Probably the first person to visit Yellowstone out of a purely touristic curiosity was a clerk with the American Fur Company by the name of Warren Angus Ferris. At a summer rendezvous gathering in 1833, Ferris heard the excited tale of trappers who had discovered what they described as “remarkable boiling springs” at the source of the Madison River. He doubted the stories at first, accustomed as he was to the exaggerations and embellishments that usually characterized tales of mountain men’s exploits. But after hearing similar tales from twenty different trappers, Ferris resolved to see these boiling waters for himself.
The following spring, Ferris found himself on a trading expedition along the Snake River in the vicinity of the Teton Mountains. He realized that they were not far from the headwaters of the Madison, the place of boiling springs that he had heard of, and he may not again have such a convenient opportunity for seeing the remarkable sights that had captured his imagination at the previous summer’s rendezvous. Following supper on May 18, 1834, Ferris left the trading party and with two Pend d’Oreille Indians to accompany him, set out into the night. The evening was clear, calm, comfortable, and they were able to make good progress across the open flatlands, going twenty miles before they stopped to sleep beside a clear spring. Following a few hours of rest and a quick breakfast, the three travelers continued, this time across a more challenging terrain. They made a very difficult forty miles through thick forests and over rough ground. By nightfall they reached the vicinity of the hot springs. They drank some coffee and had some supper, and then fatigue caught up with them. Ferris fell into a slumber, although not immediately. The constant roar of the hot springs kept him awake, and for a while an excited curiosity overtook him. Eventually he slept, but his dreams, Ferris later recalled, were filled “with visions of water spouts, cataracts, fountains, jets d’eau of immense dimensions.”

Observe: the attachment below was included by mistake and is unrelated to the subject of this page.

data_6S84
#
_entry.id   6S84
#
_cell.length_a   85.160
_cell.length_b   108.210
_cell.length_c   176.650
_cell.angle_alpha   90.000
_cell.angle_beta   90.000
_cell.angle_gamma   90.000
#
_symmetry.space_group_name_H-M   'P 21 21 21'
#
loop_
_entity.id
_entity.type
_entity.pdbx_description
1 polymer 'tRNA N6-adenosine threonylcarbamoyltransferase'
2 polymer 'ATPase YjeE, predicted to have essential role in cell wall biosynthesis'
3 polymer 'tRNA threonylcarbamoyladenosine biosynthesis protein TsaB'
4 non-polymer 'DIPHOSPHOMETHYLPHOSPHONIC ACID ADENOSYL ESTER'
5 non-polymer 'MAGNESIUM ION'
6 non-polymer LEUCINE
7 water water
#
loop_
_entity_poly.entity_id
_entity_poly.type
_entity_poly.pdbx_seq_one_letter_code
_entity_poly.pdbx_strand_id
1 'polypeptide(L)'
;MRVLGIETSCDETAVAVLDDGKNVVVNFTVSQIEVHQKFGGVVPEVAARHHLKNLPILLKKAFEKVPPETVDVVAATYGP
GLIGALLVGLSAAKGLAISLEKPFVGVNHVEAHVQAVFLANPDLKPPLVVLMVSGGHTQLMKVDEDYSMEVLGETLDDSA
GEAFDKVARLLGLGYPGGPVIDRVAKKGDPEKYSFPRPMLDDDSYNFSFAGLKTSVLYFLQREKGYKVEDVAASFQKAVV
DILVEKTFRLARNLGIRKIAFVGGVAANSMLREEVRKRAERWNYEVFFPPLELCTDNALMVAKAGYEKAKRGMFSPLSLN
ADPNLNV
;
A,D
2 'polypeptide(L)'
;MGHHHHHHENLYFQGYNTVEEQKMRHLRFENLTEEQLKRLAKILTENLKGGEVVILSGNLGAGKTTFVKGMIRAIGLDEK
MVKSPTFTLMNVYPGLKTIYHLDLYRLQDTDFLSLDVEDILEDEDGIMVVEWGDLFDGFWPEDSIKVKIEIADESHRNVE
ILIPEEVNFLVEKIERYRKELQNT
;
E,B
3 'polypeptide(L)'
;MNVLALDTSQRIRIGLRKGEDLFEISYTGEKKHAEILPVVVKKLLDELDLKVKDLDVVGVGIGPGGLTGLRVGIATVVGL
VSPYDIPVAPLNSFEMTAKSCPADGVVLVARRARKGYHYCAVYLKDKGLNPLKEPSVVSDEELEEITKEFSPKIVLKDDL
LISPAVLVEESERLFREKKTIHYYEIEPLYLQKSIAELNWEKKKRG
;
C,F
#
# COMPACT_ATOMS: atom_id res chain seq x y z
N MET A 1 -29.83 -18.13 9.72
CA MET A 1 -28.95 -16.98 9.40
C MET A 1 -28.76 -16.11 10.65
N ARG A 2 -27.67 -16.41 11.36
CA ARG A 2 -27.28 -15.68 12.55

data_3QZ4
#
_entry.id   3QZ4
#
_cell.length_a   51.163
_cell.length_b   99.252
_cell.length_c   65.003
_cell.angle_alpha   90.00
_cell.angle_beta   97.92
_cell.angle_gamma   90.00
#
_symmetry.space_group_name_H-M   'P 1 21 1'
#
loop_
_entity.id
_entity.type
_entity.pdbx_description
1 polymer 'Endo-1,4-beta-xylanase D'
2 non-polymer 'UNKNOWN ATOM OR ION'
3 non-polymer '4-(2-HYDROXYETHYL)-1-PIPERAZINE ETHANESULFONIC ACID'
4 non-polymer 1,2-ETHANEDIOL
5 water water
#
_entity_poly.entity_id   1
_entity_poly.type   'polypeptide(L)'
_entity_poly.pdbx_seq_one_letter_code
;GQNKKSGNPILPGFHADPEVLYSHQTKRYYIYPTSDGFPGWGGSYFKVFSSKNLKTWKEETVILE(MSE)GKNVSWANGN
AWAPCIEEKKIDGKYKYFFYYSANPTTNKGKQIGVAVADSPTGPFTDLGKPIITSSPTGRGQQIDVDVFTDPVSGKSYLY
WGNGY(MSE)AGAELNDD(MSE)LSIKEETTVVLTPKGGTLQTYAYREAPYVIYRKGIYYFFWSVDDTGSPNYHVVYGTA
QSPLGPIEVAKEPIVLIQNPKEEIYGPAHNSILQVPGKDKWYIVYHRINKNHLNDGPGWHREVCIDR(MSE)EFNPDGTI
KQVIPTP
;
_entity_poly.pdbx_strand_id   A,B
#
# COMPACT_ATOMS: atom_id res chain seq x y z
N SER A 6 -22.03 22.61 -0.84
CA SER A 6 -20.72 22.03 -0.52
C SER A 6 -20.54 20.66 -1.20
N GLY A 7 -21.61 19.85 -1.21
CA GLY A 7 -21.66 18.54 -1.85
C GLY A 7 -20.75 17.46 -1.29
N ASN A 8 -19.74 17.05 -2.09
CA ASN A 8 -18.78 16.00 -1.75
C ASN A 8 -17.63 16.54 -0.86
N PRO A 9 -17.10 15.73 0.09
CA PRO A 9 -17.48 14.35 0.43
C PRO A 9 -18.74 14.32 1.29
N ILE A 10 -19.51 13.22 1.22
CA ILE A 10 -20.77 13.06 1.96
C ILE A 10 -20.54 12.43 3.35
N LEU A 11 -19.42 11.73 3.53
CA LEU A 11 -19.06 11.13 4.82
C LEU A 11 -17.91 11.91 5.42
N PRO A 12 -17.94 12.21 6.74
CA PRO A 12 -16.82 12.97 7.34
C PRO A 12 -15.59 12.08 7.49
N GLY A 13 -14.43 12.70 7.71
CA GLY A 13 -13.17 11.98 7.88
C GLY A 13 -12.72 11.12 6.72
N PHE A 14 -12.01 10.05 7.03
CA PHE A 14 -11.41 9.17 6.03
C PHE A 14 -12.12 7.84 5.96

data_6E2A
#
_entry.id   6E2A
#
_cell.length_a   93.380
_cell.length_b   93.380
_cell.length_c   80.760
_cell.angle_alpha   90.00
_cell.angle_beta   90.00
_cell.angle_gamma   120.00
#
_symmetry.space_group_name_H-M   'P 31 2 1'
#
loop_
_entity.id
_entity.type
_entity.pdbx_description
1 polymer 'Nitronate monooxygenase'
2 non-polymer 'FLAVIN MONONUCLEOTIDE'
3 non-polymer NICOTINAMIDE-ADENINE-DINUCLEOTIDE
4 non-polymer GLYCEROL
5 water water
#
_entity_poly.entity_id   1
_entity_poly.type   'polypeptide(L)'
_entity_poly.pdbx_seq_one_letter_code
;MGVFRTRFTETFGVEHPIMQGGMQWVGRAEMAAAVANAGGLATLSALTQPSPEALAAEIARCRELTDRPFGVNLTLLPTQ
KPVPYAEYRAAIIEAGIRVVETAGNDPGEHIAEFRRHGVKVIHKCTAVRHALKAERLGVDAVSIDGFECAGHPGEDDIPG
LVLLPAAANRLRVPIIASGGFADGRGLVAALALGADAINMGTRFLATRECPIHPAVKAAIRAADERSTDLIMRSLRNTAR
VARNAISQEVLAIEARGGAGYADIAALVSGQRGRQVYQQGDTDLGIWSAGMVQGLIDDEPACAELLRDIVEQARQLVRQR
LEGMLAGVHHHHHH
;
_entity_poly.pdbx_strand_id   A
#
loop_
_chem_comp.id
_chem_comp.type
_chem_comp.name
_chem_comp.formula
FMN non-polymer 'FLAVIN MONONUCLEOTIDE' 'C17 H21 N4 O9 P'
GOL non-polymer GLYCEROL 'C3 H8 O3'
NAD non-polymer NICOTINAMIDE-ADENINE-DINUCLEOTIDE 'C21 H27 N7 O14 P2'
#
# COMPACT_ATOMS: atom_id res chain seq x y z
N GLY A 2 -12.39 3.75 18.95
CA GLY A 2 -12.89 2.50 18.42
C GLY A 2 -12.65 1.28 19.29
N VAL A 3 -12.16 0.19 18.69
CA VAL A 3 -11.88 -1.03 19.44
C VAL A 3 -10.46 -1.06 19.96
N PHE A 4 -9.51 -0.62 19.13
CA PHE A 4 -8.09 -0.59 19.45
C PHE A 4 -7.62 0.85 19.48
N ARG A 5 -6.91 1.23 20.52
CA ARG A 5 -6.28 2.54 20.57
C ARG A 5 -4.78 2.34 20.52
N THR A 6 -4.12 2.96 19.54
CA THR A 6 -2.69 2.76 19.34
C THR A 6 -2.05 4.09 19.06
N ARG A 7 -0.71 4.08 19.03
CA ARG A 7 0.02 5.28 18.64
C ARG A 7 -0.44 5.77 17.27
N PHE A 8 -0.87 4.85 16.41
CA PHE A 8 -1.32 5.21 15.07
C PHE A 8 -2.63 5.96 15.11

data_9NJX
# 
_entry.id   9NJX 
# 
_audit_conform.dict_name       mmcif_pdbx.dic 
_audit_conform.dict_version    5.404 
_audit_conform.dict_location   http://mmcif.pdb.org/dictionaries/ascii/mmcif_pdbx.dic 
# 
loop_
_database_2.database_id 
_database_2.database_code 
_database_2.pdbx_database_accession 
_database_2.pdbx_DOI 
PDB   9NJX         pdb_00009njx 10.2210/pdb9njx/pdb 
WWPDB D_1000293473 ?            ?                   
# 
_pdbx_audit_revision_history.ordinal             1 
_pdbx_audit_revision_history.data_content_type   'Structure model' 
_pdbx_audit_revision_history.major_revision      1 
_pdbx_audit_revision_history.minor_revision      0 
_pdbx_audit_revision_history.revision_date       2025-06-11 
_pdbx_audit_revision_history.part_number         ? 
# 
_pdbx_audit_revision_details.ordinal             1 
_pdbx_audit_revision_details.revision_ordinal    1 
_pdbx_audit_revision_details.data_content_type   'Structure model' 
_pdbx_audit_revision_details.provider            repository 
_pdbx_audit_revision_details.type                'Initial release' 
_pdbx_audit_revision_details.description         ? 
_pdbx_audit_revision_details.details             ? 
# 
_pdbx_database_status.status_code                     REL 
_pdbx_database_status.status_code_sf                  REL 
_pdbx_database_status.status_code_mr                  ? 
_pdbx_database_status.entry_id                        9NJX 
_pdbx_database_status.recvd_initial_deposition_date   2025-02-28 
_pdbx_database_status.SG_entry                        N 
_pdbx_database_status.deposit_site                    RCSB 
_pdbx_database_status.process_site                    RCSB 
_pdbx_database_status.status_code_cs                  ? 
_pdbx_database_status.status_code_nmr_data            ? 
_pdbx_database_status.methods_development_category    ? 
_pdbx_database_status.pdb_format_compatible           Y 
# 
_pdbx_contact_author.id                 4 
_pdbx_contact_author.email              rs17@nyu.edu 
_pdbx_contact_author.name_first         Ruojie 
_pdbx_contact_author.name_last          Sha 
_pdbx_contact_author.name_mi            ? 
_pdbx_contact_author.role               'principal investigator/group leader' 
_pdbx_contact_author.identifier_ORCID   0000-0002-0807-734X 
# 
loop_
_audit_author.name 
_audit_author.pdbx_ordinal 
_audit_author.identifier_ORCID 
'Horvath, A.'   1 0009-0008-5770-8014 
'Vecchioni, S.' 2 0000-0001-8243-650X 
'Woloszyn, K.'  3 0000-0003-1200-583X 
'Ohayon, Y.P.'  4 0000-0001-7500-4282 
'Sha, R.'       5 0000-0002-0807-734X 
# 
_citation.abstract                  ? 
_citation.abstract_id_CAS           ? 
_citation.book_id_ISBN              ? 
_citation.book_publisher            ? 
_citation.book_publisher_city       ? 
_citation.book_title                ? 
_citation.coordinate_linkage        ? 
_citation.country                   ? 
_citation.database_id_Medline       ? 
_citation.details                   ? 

The next morning satisfied his curiosity. Ferris and his Indian companions arose to a dense fog of vapor steaming off the hot springs. A variety of explosions and other reports punctuated the air. As he investigated the sources of these sounds, the young trader was astounded. He reports what he saw in what is probably the earliest tourist account of the attractions of Yellowstone:
From the surface of a rocky plain or table, burst forth columns of water, of various dimensions, projected high in the air, accompanied by loud explosions, and sulphurous vapors, which were highly disagreeable to the smell. The rock from which these springs burst forth, was calcareous, and probably extends some distance from them, beneath the soil. The largest of these wonderful fountains, projects a column of boiling water several feet in diameter, to the height of more than one hundred and fifty feet . . . accompanied with a tremendous noise. These explosions and discharges occur at intervals of about two hours.
At one point, Ferris approached one of the fountains as it rested between eruptions and attempted to put his hand in the water,
but withdrew it instantly, for the heat of the water in this immense cauldron, was altogether too great for comfort, and the agitation of the water, the disagreeable effluvium continually exuding, and the hollow unearthly rumbling under the rock on which I stood, so ill accorded with my notions of personal safety, that I retreated back precipitately to a respectful distance.
Ferris’s boldness made his Indian companions anxious, which he interpreted as religious dread. Despite his encouragements to join him beside the boiling waters, they were, in his words, “quite appalled, and could not by any means be induced to approach them.” His account speculates that his Pend d’Oreille friends clung to superstitious attitudes toward the hot springs and fountains, that “they believed them to be supernatural and supposed them to be the production of the Evil Spirit. One of them remarked,” Ferris reports, “that hell, of which he had heard from the Whites, must be in that vicinity.” In Ferris’s imaginative estimation, Yellowstone was a place of unusual attractions that could frighten those of a superstitious mind.
Ferris’s excursion in 1834 earned him the distinction, at least among historians, as Yellowstone’s first tourist, the first person to go there expressly for sightseeing purposes. He also is the first person to use the term “geyser” in describing the fountains of steaming water periodically erupting from beneath the ground. Today Yellowstone is pretty much synonymous with the term, but before Ferris applied this Icelandic word to what he witnessed there, others struggled to describe what they had seen in the bizarre landscape of Yellowstone’s thermal basins.
Ferris’s interpretation of the Pend d’Oreilles’ reluctance to approach the geysers also stayed in the American imagination of Yellowstone. For more than a century most people assumed that Indians harbored a superstitious fear of the Yellowstone plateau as a place of evil powers. This presumption would later serve efforts to rid the park of Indian threats and to quell tourist fears of attack by hostile natives.
[For the account of his excursion to Yellowstone, see Warren Angus Ferris, Life in the Rocky mountains; a diary of wanderings on the sources of the rivers Missouri, Columbia, and Colorado from February, 1830, to November, 1835 (published in 1940), pages 296-298 (Chapter L).] ♨